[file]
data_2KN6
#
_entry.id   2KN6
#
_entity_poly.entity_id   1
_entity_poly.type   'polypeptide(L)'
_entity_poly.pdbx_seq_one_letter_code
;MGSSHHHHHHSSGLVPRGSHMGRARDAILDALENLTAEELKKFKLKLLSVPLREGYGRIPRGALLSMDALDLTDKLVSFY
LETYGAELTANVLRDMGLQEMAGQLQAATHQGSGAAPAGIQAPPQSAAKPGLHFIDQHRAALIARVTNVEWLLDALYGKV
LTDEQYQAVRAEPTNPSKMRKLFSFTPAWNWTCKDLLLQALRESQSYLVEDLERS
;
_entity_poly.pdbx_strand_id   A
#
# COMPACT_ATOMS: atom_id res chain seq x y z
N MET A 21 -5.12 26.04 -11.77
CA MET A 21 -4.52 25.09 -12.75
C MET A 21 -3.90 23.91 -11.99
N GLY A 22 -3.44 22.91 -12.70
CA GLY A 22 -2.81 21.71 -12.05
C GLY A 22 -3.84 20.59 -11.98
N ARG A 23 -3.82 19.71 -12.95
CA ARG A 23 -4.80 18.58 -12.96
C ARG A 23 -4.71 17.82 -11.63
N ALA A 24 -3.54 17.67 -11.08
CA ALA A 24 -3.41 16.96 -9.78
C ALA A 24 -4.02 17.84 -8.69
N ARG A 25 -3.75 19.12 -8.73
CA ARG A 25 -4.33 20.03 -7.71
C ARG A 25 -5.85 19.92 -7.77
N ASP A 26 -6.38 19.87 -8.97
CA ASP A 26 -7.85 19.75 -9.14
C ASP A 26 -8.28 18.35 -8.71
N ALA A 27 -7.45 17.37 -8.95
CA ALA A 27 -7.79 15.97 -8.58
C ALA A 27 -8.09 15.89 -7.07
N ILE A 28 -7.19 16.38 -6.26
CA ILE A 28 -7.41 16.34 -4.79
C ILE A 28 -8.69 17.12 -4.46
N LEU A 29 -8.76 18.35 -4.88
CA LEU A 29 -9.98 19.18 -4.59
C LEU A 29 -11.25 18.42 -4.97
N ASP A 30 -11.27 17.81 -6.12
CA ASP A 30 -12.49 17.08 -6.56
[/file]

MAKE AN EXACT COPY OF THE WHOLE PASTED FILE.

data_2KN6
#
_entry.id   2KN6
#
_entity_poly.entity_id   1
_entity_poly.type   'polypeptide(L)'
_entity_poly.pdbx_seq_one_letter_code
;MGSSHHHHHHSSGLVPRGSHMGRARDAILDALENLTAEELKKFKLKLLSVPLREGYGRIPRGALLSMDALDLTDKLVSFY
LETYGAELTANVLRDMGLQEMAGQLQAATHQGSGAAPAGIQAPPQSAAKPGLHFIDQHRAALIARVTNVEWLLDALYGKV
LTDEQYQAVRAEPTNPSKMRKLFSFTPAWNWTCKDLLLQALRESQSYLVEDLERS
;
_entity_poly.pdbx_strand_id   A
#
# COMPACT_ATOMS: atom_id res chain seq x y z
N MET A 21 -5.12 26.04 -11.77
CA MET A 21 -4.52 25.09 -12.75
C MET A 21 -3.90 23.91 -11.99
N GLY A 22 -3.44 22.91 -12.70
CA GLY A 22 -2.81 21.71 -12.05
C GLY A 22 -3.84 20.59 -11.98
N ARG A 23 -3.82 19.71 -12.95
CA ARG A 23 -4.80 18.58 -12.96
C ARG A 23 -4.71 17.82 -11.63
N ALA A 24 -3.54 17.67 -11.08
CA ALA A 24 -3.41 16.96 -9.78
C ALA A 24 -4.02 17.84 -8.69
N ARG A 25 -3.75 19.12 -8.73
CA ARG A 25 -4.33 20.03 -7.71
C ARG A 25 -5.85 19.92 -7.77
N ASP A 26 -6.38 19.87 -8.97
CA ASP A 26 -7.85 19.75 -9.14
C ASP A 26 -8.28 18.35 -8.71
N ALA A 27 -7.45 17.37 -8.95
CA ALA A 27 -7.79 15.97 -8.58
C ALA A 27 -8.09 15.89 -7.07
N ILE A 28 -7.19 16.38 -6.26
CA ILE A 28 -7.41 16.34 -4.79
C ILE A 28 -8.69 17.12 -4.46
N LEU A 29 -8.76 18.35 -4.88
CA LEU A 29 -9.98 19.18 -4.59
C LEU A 29 -11.25 18.42 -4.97
N ASP A 30 -11.27 17.81 -6.12
CA ASP A 30 -12.49 17.08 -6.56